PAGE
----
The National Land Information Service (NLIS) is a body set up to provide information on land and property. It brings together most agencies involved in a conveyance such as Local Authorities, Land Registry, Coal Authority, Water Companies, Companies House and Environmental Agency. Its aim is to provide speedy and simple access to a wide range of land and property information held by the various public and private bodies. Searches can be made via a single total website to most of the above local authority searches land registry searches and bankruptcy searches.
The NLIS provider enables speedy identification of a property through its address, postal code and maps. On entering a property address, pre-existing addresses appear and can be selected. The next step requires identification of relevant searches. Some searches are returned within minutes, while others must be processed (e.g. Local Authority Searches and water and drainage searches).
It is intended that NLIS will use the National Land and Property Gazetteer (NLPG) and that all properties will have a Unique Property Reference Number (UPRN) which will be used to cross-reference data for Conveyancing Searches. The new CON29 makes provision for practitioners to insert the NLPG UPRN to assist in identifying the subject property.
Local Authority Search
The Local Authority Search is the key search dealing with local authority powers and issues, including the impact of planning legislation and building regulations on the property. The pre-contract enquiries will reveal a range of matters of relevance to a buyer.
The Local Land Charges Registers, (maintained by Councils) was established by the Land Charges Act 1925 (now the Land Charges Act 1975). This register should be distinguished from the central Land Charges Register mentioned below. The Local Land Charges Act requires local authorities to enter statutory notices and other legally significant acts, which affect land and are binding on owners, in a publicly searchable register. This includes certain development proposals, conservation areas, certain planning permission conditions, listed building consents, and a range of notices under statutory power which require work, restrict use or otherwise affect land and buildings.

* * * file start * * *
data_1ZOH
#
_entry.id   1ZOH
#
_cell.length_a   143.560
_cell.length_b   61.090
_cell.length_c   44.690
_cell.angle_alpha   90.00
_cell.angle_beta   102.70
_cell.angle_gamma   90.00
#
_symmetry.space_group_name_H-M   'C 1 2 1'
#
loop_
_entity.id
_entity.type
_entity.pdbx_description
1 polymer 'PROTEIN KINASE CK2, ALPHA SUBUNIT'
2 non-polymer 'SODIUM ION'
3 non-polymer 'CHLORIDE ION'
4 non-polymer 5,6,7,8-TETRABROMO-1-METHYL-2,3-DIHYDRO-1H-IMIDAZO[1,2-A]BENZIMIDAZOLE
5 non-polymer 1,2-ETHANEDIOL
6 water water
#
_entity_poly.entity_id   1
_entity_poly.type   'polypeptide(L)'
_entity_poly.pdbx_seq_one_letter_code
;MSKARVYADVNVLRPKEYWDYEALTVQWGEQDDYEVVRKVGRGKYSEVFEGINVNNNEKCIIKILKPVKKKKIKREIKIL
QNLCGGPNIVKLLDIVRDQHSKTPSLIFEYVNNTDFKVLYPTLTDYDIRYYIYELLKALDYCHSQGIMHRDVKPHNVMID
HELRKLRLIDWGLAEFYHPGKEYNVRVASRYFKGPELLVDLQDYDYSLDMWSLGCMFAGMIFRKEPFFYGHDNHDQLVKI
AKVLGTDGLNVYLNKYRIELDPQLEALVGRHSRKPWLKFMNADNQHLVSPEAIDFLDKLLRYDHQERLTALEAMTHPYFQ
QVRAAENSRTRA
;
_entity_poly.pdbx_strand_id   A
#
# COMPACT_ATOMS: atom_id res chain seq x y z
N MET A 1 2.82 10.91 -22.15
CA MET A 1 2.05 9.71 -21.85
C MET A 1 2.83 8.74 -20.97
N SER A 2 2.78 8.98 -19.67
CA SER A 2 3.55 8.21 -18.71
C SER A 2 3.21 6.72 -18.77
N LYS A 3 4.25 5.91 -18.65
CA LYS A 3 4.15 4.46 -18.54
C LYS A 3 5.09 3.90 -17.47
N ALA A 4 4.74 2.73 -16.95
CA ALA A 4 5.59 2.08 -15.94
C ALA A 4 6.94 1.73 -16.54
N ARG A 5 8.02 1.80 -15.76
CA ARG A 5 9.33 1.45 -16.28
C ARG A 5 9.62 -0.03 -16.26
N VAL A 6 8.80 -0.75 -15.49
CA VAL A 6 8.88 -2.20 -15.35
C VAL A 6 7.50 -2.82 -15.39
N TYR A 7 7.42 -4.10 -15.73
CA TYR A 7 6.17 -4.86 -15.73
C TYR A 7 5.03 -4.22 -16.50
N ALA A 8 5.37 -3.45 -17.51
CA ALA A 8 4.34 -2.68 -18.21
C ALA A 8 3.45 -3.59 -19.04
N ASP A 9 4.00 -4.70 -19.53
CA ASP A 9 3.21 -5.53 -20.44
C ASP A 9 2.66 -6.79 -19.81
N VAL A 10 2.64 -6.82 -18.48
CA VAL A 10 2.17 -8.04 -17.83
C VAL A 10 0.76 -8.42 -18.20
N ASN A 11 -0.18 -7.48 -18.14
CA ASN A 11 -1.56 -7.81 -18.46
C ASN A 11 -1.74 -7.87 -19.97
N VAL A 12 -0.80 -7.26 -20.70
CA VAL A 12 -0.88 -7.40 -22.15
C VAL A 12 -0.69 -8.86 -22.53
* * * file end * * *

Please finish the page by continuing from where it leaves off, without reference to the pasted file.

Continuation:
The official search of the Local Land charges register is requisitioned in form LLC 1. In addition to the above search, local authorities answer a standard and optional list of enquiries in form Con29 (R) (required enquiries) or Con 29 (O) (optional enquiries). A copy of the standard enquiries and optional enquiries is provided. Each Council has a unit dealing with enquiries. The searches are a significant expense, generally, £130 -£200 and usually take several weeks to process. They are ordered through online portals but are processed by the relevant unit of the Council.
The latter search deals with a range of matters, which are not directly binding on the land but which may affect it in the future or may affect the surrounding areas. The enquiries act as a warning and a broad due diligence of a range of legal matters which may indirectly affect the property. See the sample form provided.
The Search, on form LLC1, is sent to the Local Authority where the property is situated with the fee. Accompanying the search is a pre-printed set of standard enquiries in form CON 29R Part I and further optional enquiries in Form CON29 O Part II. Results can take several weeks, so it is important that it is requested at the earliest opportunity to avoid delays in the Conveyancing transaction.
The Register consists of 12 parts. It deals with the planning history of the property and will also reveal if the property is within conservation or smoke control zone area etc. Form Con29 Part I has questions concerned with Planning/Building regulations, Roads/Footways and Footpaths and a catchall section of other matters dealing with (13 subsections) for example road schemes, traffic schemes and contaminated land concerns.
It is important for a prospective buyer to know whether the Local Authority has adopted the road and footpath which serves the property (i.e. will maintain it at their expense). If it is an unadopted road, he should be made aware that there will be a liability to contribute to its maintenance and repair and subsequent adoption.